All posts tagged: U.S.S. Arizona Memorial

Pearl Harbor Day

A couple of years ago I wrote a post called Why We Memorialize and Remember Sacred Places on the reasoning behind my decision to cite December 7, 1941, as my top candidate deserving of the descriptor “The day the world changed forever.” I thought it would be a good post to share again – here on Pearl Harbor Day.  Memorials are about memory, which is “an essential part of consciousness” as quoted in my colleague Tom Mayes’ series of essays on Why Do Old Places Matter? In this day and age, we glorify the individual and forget that it is the collective – the community – that holds us together.  Places such as the U.S.S. Arizona memorial – and I would argue the Waikiki Natatorium War Memorial – are indeed “places where moments in personal history become part of the flow of collective history.”  History that transcends individual experiences and lifetimes. It is important to remember that we are judged not just by what we build, but by what we choose to save and remember …

Why We Memorialize and Remember Sacred Places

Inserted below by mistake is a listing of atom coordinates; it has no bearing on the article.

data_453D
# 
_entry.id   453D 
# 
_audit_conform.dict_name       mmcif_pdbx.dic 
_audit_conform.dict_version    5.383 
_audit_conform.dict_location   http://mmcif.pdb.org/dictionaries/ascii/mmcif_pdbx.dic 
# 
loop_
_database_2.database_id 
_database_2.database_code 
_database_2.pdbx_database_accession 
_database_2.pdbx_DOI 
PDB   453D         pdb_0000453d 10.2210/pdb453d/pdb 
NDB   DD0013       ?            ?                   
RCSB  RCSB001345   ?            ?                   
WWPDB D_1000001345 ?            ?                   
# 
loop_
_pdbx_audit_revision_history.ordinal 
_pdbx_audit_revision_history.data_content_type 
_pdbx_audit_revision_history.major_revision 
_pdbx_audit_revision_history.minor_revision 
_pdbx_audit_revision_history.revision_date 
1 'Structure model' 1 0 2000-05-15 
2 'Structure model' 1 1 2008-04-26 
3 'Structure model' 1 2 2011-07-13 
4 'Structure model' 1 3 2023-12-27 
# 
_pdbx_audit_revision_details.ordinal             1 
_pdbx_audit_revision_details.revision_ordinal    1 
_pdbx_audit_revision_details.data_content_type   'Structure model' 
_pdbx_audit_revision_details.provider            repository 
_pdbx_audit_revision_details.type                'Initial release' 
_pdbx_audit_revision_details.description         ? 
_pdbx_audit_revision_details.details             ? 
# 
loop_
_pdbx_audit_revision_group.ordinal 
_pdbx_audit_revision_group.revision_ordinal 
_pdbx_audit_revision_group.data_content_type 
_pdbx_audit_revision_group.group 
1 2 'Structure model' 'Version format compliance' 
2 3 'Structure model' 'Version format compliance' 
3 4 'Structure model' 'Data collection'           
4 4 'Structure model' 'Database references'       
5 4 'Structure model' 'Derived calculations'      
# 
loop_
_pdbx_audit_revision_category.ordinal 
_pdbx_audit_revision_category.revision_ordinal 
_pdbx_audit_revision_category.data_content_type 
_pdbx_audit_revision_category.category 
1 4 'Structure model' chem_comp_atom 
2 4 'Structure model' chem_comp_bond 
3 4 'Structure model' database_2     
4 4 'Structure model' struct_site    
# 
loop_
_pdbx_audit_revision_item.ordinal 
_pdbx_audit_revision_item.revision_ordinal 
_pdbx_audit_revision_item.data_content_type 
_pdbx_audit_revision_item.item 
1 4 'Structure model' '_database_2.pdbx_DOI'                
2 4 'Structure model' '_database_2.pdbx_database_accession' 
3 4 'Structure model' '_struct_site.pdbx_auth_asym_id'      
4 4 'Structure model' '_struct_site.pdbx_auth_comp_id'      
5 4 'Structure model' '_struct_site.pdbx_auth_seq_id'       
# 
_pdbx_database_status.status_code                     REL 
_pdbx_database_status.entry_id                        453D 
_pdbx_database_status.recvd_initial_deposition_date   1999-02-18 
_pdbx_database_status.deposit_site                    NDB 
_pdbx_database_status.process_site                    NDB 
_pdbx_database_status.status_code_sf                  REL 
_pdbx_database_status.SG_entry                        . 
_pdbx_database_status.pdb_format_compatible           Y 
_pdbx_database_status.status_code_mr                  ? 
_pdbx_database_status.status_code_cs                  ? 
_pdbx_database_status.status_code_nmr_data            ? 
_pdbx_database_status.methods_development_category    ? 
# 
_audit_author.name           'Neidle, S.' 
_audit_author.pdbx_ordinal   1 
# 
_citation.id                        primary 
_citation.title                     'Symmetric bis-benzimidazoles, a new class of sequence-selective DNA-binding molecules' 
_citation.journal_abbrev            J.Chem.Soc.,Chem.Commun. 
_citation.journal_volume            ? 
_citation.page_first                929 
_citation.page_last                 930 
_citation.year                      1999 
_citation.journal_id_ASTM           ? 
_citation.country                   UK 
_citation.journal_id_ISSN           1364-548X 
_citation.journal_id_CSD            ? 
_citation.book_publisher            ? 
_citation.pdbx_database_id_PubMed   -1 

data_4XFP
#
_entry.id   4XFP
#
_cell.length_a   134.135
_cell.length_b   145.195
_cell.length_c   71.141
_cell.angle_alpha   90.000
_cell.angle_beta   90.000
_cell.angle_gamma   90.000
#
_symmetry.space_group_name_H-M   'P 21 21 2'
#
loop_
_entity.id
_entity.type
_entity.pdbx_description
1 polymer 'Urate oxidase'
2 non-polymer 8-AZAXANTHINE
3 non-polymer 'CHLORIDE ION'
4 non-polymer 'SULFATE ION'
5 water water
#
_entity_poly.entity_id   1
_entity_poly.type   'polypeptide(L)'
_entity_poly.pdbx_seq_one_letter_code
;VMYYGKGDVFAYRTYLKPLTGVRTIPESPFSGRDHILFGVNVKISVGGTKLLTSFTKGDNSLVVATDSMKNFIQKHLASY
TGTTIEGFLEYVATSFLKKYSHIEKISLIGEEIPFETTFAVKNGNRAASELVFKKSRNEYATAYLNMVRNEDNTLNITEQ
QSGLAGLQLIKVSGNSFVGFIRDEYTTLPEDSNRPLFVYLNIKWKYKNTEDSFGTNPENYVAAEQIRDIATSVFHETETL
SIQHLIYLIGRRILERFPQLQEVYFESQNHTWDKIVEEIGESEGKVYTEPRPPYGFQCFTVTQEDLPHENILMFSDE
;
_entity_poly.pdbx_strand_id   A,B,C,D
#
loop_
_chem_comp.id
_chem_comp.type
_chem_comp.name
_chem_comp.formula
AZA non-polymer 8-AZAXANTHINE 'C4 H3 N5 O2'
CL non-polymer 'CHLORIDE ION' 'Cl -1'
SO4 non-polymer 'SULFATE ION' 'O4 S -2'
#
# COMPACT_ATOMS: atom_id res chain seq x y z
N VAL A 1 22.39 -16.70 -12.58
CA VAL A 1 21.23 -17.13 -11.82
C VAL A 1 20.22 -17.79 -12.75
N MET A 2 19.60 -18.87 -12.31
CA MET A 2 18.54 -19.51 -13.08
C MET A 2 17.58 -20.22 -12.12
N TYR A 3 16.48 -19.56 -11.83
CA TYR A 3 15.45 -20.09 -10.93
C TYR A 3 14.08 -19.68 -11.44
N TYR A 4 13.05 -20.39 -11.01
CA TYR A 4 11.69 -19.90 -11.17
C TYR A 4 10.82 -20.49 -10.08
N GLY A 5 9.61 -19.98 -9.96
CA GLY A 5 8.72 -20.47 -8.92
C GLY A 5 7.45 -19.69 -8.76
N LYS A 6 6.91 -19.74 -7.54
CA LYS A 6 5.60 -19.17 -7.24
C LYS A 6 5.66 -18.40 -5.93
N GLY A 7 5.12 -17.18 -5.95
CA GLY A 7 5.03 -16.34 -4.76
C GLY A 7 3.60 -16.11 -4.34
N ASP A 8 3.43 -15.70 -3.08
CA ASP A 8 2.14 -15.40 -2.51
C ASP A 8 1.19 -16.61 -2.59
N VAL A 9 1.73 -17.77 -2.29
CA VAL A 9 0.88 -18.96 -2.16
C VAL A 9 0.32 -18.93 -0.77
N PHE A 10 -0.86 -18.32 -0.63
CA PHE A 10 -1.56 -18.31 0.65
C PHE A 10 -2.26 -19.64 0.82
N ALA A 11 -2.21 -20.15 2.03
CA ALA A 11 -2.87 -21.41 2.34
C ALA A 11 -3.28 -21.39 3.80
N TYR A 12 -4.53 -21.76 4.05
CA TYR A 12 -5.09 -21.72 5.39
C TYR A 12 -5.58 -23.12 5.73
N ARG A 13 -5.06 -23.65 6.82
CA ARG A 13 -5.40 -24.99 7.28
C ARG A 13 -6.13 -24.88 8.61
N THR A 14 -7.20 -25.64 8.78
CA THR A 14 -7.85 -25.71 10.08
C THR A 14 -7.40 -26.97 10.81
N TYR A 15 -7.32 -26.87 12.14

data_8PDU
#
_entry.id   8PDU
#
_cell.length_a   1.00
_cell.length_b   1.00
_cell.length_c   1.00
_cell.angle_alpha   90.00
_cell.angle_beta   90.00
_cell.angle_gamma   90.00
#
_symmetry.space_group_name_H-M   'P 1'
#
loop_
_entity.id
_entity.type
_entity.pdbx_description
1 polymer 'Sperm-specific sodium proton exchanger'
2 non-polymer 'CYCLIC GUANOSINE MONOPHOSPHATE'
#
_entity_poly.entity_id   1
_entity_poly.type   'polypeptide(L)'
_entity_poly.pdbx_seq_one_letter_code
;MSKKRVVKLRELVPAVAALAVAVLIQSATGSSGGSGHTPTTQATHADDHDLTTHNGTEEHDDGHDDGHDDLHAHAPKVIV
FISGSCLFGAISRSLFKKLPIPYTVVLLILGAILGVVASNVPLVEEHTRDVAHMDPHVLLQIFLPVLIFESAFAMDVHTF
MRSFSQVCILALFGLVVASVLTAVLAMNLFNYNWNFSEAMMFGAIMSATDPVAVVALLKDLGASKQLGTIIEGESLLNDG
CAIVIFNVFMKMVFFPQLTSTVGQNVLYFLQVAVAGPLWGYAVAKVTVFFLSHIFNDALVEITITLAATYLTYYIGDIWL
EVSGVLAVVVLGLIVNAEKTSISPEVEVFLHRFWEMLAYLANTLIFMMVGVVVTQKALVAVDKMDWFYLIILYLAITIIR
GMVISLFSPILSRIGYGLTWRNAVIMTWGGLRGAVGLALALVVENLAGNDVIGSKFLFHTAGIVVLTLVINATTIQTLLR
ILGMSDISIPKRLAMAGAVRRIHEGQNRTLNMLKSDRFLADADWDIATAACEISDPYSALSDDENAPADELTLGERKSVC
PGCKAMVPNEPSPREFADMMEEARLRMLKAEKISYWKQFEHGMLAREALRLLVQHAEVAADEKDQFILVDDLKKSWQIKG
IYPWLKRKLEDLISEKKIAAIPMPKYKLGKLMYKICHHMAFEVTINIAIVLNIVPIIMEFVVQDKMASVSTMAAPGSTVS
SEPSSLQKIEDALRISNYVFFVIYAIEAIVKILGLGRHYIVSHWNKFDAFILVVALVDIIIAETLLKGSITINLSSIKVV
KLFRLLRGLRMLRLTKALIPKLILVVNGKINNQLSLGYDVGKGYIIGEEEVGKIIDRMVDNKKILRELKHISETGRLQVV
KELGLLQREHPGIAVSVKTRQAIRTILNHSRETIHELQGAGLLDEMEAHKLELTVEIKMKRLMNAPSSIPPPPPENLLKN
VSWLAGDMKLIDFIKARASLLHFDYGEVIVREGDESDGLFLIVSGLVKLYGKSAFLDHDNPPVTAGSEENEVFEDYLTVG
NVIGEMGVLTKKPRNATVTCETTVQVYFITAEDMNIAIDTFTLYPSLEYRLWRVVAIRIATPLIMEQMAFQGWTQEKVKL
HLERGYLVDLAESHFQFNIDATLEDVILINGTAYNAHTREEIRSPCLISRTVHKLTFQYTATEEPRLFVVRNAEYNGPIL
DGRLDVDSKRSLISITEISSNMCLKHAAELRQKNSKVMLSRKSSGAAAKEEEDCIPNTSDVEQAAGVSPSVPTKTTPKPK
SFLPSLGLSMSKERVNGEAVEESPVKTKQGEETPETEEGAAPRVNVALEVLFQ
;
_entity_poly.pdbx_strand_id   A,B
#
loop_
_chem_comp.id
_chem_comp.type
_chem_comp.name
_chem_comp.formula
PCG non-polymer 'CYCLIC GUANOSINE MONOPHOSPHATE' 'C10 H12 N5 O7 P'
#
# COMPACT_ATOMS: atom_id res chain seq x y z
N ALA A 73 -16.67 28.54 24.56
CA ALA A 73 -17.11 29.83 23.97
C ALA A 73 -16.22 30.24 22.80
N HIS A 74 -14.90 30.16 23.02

Few single events in history truly deserve the descriptor “The day the world changed forever.” My top candidate?  December 7, 1941. As the son of a World War II naval veteran, I had long heard about the impact of that day on my parents as well as my aunts and uncles – most of whom served in the war.  When I became a student of history, I read about the surprise attack on Pearl Harbor and felt the sacrifice made by the men and women who woke up on a beautiful Sunday morning in Hawaii and then – at 7:52 a.m. when the first bombs landed – had their lives shattered forever. And as I think of the years that followed that “date which will live in infamy” – the engagement of the entire world in a horrific war; the dawn of the atomic age; the rise of the United States, the Soviet Union, and China; the growth of the military-industrial complex; the changes in how we view civil liberties – the impacts seem infinite. …